1/ As we wait for full mirror deployment, here are some cool-to-know facts about #Webb 's mirrors.
πŸ“· Northrop Grumman, NASA/Chris Gunn
2/ #Webb has a primary mirror 6.5m across as this is what was needed to measure the light from very young galaxies πŸŒ€ over 13 billion light years away.
3/ A mirror this large had never before been launched into space! If the @HUBBLE_space 2.4 m glass mirror were scaled to be large enough for #Webb, it would be too heavy to launch into orbit.
4/ The #Webb Telescope team decided to make the mirror segments from beryllium, which is both strong & light. Each mirror segment weighs approx. 20 kg. Beryllium is also a good conductor of electricity and heat, and is not magnetic.
5/ The #Webb Telescope team also decided to build the mirror in segments on a structure which folds up so that it could fit into the Ariane 5 rocket πŸš€ which was also adapted for Webb
πŸ“· NASA/Chris Gunn
6/ The hexagonal shape allows for a roughly circular, segmented mirror with high filling factor which means the segments fit together without gaps. A roughly circular overall mirror shape also focuses the light into the most compact region on the detectors.
7/ To get these mirrors to focus correctly on faraway galaxies, actuators, or tiny mechanical motors, help achieve a single perfect focus. The primary mirror segments & secondary mirror are moved by 6 actuators that are attached to the back of each mirror piece.
8/ The primary mirror segments also have an additional actuator at its centre that adjusts its curvature. The telescope's tertiary mirror remains stationary.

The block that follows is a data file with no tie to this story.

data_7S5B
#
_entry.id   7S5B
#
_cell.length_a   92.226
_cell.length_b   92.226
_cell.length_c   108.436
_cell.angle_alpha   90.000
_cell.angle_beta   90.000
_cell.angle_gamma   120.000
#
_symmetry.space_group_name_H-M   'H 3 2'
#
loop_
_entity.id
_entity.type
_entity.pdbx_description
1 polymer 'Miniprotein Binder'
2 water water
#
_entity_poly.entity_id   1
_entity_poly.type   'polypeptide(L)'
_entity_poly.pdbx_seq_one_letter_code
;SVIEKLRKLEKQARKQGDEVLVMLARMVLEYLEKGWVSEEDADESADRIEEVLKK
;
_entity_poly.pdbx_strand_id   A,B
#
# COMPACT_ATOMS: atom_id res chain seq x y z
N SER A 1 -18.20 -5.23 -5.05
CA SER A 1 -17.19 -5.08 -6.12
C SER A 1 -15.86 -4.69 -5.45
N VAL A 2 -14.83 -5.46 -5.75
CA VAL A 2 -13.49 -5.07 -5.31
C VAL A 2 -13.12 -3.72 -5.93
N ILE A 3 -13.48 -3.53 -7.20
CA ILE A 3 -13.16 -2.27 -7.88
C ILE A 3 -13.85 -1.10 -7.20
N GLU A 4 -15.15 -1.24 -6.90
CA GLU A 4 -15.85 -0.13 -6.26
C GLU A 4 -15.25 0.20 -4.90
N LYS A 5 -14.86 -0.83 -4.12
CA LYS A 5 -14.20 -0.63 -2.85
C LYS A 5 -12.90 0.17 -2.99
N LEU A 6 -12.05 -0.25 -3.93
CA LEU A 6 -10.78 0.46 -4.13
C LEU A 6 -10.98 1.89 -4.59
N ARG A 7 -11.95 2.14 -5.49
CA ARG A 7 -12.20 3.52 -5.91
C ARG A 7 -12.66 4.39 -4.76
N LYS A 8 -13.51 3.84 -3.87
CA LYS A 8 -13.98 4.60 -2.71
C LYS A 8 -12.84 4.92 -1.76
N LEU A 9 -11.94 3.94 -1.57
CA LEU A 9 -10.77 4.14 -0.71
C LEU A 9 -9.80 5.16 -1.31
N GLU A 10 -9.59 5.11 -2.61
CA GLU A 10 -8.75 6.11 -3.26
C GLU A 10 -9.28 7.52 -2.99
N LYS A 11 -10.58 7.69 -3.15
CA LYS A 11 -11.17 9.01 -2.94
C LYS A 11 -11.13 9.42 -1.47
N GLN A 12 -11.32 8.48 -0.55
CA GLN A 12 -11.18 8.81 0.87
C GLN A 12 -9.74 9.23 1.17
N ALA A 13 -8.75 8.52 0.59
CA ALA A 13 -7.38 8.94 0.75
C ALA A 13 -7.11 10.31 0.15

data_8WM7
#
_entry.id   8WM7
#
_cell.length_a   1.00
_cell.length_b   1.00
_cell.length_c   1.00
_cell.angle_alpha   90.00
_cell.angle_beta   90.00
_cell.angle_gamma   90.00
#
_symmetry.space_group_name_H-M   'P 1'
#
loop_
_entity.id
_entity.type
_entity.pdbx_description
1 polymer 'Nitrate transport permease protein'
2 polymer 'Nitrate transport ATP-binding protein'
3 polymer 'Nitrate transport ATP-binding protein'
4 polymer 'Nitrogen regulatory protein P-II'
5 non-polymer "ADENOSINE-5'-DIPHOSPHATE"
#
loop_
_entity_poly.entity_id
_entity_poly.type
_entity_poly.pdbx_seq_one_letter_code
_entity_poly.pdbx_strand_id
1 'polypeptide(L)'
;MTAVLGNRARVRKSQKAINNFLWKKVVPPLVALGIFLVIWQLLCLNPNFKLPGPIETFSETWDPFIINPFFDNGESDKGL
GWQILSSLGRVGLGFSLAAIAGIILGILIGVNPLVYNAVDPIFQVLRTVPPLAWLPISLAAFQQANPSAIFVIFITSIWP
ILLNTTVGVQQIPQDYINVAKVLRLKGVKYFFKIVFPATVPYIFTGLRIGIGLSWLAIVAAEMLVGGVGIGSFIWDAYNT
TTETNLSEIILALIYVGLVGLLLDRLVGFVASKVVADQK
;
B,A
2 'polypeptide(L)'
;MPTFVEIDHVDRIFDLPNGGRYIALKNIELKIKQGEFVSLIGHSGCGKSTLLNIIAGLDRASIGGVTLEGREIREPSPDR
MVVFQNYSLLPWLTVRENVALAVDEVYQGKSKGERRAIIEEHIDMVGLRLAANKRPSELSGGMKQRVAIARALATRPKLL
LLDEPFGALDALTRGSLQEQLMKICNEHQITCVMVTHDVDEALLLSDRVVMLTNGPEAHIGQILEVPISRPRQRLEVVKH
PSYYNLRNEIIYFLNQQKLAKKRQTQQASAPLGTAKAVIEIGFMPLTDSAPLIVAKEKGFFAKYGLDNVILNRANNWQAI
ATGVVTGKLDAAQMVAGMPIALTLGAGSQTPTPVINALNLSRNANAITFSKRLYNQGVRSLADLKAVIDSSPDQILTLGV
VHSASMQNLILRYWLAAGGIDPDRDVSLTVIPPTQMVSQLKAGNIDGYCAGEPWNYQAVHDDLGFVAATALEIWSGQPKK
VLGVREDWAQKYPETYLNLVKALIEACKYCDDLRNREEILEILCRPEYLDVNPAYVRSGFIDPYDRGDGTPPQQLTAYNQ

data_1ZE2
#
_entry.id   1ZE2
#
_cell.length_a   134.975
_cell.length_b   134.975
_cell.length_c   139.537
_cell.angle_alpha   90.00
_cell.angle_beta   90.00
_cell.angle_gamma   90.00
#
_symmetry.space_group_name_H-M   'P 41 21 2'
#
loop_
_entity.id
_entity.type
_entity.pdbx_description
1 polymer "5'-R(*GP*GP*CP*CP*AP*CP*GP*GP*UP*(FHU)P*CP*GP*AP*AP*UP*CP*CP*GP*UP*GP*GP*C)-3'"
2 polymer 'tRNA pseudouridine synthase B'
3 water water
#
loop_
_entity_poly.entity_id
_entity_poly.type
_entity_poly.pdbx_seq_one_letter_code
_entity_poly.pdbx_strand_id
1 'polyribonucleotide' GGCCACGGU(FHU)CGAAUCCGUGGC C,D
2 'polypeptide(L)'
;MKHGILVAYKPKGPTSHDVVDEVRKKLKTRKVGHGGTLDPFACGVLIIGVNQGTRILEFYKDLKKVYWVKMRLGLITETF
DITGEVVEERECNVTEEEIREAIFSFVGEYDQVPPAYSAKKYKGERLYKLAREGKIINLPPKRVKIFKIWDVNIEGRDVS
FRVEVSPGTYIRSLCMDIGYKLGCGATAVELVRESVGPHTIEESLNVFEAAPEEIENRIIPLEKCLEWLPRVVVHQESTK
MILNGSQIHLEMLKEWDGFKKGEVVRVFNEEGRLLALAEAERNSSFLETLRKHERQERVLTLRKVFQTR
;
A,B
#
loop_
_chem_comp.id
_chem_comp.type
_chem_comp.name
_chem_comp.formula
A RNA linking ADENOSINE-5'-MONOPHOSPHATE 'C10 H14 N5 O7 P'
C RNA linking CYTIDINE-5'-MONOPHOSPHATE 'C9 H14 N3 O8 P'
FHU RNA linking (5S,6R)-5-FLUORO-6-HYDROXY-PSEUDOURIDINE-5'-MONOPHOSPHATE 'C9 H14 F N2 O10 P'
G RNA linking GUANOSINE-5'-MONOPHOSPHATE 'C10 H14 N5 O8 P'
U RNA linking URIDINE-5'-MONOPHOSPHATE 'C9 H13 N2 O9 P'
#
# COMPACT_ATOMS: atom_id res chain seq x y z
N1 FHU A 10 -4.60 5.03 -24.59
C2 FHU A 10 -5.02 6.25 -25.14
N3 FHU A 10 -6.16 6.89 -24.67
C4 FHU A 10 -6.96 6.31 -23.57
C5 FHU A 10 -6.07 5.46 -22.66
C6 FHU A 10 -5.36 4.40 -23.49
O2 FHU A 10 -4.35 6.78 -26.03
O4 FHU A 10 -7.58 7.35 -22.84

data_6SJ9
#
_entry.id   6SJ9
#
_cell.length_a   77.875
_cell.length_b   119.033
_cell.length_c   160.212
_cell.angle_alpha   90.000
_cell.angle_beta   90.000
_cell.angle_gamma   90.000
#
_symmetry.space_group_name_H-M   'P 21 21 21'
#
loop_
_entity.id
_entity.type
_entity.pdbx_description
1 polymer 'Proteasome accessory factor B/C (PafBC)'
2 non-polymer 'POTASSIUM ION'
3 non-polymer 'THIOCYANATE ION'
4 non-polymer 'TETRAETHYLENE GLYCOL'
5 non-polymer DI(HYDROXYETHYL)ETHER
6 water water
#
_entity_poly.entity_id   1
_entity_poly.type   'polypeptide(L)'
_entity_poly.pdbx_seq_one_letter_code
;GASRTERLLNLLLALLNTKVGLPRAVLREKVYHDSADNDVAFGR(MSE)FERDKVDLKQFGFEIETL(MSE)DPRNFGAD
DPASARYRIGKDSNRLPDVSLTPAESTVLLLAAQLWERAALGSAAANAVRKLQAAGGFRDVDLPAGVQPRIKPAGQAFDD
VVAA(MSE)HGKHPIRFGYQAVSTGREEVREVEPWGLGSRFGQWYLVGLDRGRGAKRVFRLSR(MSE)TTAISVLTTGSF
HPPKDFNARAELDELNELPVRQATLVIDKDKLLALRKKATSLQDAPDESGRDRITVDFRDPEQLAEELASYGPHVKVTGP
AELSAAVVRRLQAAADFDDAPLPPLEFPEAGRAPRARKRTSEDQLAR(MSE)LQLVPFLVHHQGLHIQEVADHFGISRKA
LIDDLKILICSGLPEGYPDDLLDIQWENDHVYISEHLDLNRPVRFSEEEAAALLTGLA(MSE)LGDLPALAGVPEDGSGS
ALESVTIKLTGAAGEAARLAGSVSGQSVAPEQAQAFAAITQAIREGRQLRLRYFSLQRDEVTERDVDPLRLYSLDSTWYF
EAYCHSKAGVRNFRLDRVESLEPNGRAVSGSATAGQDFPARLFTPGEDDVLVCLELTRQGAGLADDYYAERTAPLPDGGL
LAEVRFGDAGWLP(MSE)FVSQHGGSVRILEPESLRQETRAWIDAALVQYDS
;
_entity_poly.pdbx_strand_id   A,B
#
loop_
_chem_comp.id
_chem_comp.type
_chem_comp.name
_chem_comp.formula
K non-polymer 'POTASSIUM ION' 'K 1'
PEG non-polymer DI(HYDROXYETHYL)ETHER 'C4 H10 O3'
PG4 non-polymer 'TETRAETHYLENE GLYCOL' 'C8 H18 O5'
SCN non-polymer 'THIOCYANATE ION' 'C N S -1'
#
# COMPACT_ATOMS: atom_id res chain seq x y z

πŸ“· ASU/NASA (thread to be continued, stay tuned)
9/ #Webb is a 3-mirror anastigmat telescope. The primary mirror is concave, the secondary is convex, and it works slightly off-axis. The tertiary removes the resulting astigmatism & also flattens the focal plane.
10/ How were the mirrors built? A fine beryllium powder was placed into a stainless steel canister & pressed into a flat shape. The resulting chunk of beryllium was cut in half to make 2 mirror blanks about 1.3 m across. Each mirror blank was used to make 1 mirror segment
11/ Then, most of the back side of the beryllium mirror blank was cut away, leaving just a thin "rib" structure. Although most of the metal was gone, the ribs are enough to keep the segment's shape steady. This makes each segment very light.
πŸ“· Axsys Technologies
12/ Once a mirror segment's final shape was corrected for any imaging effects due to cold temperatures, and polishing was complete, a thin coating of gold was applied, as gold improves the mirror's reflection of infrared light.
13/ How was the gold πŸͺ™ applied? The mirrors were put inside a vacuum chamber and a small quantity of gold was vaporised and it deposited on the mirror. Other areas were masked-off.
14/ A thin layer of amorphous SiO2 (glass) was deposited on top of the gold to protect it from scratches in case of handling or if particles get on the surface and move around since the gold is pure and very soft
15/ To protect the mirrors during assembly, they were fitted with lightweight, black covers, which were removed once the mirror was fully assembled.
πŸ“· NASA/Chris Gunn
16. Once the mirrors were completed, the science instruments were integrated into the telescope. Curious to know even more? Go here: webb.nasa.gov/content/observ…
πŸ“· NASA/Chris Gunn

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More from @ESA_Webb

5 Jan
1/ While everyone's eyes were on the shield tensioning, the Mid-Infrared Instrument (MIRI) provided by @esa for #Webb also had an important milestone: unlocking the Contamination Control Cover, which had to be locked for launch.
πŸ”— blogs.nasa.gov/webb/2022/01/0…
πŸŽ₯ ESA/ATG medialab
@esa 2/ After successfully completing the tests and unlocking the cover, the instrument control electronics were then powered off before the next steps on the sunshield tensioning activities.
@esa 3/ This key step for MIRI was monitored remotely by team members in Europe, ready to provide assistance if it were needed.
Read 5 tweets

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